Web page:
Thursday, September 17, 2009

How Many Mobile Phones Does it Take to Change a Bandage?

Photo: This donkey is more likely to save lives than a mobile phone.

The media never tire of writing self-satisfied articles about how brilliant technology is and how so many things can be done now because of technological advances. No doubt, there have been remarkable advances and we can now do things that were never dreamed of a few decades or even a few years ago.

Despite this, there is an increasing number of poor and undernourished people. Most, if not all the Millennium Development Goals are going to be missed by most developing countries. People are dying of preventable and curable diseases. Yes, preventable and curable. They can be prevented and they can be cured but, for some reason, they are neither prevented nor cured.

There is a whole rash of articles on the use of mobile phones for HIV care and prevention, articles written with all the confidence you would expect of suit-wearing, job-holding academics and consultants. But all these articles appear to be based on anecdote rather than on comprehensive data. You can support adherence, send prevention and health messages, even diagnose diseases and perhaps issue prescriptions.

But that's only if there is some kind of infrastructure available. There's little point in issuing a prescription to people who can't afford the medicine or the trip to the pharmacy or where the pharmacy has run out of supplies or if there's no public transport or if there is no clean water to take pills or...etc, etc. Even where the infrastructure is in place, Kenya is not blessed with adequate numbers of trained health personnel.

I'm not running down technology, I agree mobile phones are great, as are handheld computers, laptops, mobile internet and anything else that can be dreamed up. But ultimately, people also need the basic things that the survival of the human race up till now has depended on.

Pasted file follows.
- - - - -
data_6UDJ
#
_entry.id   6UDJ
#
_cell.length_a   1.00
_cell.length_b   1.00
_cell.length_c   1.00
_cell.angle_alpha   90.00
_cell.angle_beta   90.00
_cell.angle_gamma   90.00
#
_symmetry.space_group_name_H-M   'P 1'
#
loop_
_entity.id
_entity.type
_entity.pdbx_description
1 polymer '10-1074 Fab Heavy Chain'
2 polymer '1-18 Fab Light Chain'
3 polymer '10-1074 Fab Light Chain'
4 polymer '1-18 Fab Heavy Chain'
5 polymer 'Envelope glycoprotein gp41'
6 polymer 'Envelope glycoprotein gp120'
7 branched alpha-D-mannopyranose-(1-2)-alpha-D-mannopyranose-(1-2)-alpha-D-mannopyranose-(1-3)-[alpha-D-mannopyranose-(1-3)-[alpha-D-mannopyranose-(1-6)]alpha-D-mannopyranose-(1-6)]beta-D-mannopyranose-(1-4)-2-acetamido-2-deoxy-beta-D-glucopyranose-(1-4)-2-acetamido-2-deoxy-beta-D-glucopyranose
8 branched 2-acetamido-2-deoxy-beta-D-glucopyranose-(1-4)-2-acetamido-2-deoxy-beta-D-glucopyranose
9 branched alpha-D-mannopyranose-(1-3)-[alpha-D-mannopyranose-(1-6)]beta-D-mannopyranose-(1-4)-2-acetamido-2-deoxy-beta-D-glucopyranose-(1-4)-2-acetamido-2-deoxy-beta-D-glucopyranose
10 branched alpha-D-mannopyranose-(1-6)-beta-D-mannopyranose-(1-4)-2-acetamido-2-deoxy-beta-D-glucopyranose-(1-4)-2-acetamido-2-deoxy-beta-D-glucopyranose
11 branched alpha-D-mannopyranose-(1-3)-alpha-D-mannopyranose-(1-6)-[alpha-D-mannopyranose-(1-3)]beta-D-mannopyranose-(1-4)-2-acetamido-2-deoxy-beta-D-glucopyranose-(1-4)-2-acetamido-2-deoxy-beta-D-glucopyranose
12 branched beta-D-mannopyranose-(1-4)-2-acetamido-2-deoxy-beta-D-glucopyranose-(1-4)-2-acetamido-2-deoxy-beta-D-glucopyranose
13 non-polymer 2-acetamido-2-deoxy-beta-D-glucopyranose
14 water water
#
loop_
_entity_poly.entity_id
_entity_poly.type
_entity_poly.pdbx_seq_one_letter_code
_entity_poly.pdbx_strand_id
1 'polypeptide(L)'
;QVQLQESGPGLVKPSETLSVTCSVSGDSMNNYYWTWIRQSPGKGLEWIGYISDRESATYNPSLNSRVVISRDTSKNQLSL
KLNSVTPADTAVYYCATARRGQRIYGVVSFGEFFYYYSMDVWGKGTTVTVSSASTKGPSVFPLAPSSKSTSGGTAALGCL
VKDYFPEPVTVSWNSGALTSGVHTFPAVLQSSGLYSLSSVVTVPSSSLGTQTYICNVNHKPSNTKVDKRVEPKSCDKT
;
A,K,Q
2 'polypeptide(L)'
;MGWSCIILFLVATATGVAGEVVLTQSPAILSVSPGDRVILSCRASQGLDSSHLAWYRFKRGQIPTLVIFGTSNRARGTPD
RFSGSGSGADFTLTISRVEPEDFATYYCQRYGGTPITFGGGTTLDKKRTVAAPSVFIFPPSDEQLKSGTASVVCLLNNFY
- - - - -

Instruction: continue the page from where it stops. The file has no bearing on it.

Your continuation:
That's what's missing, food, water, sanitation, basic health, basic education. Missing are the education, health and social service facilities and, more importantly, the trained, skilled and well equipped people who provide services.

All of the health care workers I've met recently have mobile phones. Notably, they are also all volunteers, with very little training. There are not too many people they can call, least of all skilled medical personnel, as they are in very short supply. And if someone calls them late at night, most of them don't even have a bicycle to get to the client. If the client needs to be moved, they might have a wheelbarrow or a cart to get the client to the nearest public transport vehicle. This is not a joke.

There is also a shortage of electricity here and a shortage of money for credit. Many handsets don't work or don't work very well because of the heat and dust or because they are cheap handsets that don't function for very long. True, people can use solar energy to charge their phones but most don't because this particular technology is too expensive.

Mobile services could even be paid for by the state. But the state doesn't provide the few pennies necessary to treat and prevent intestinal parasites that stunt the physical growth and mental development of vast numbers of children every year.

I'm sure people are very happy that we 'can' do all these marvelous things with technology but they'll be a whole lot happier if their immediate needs are attended to, whether they require technology or not.


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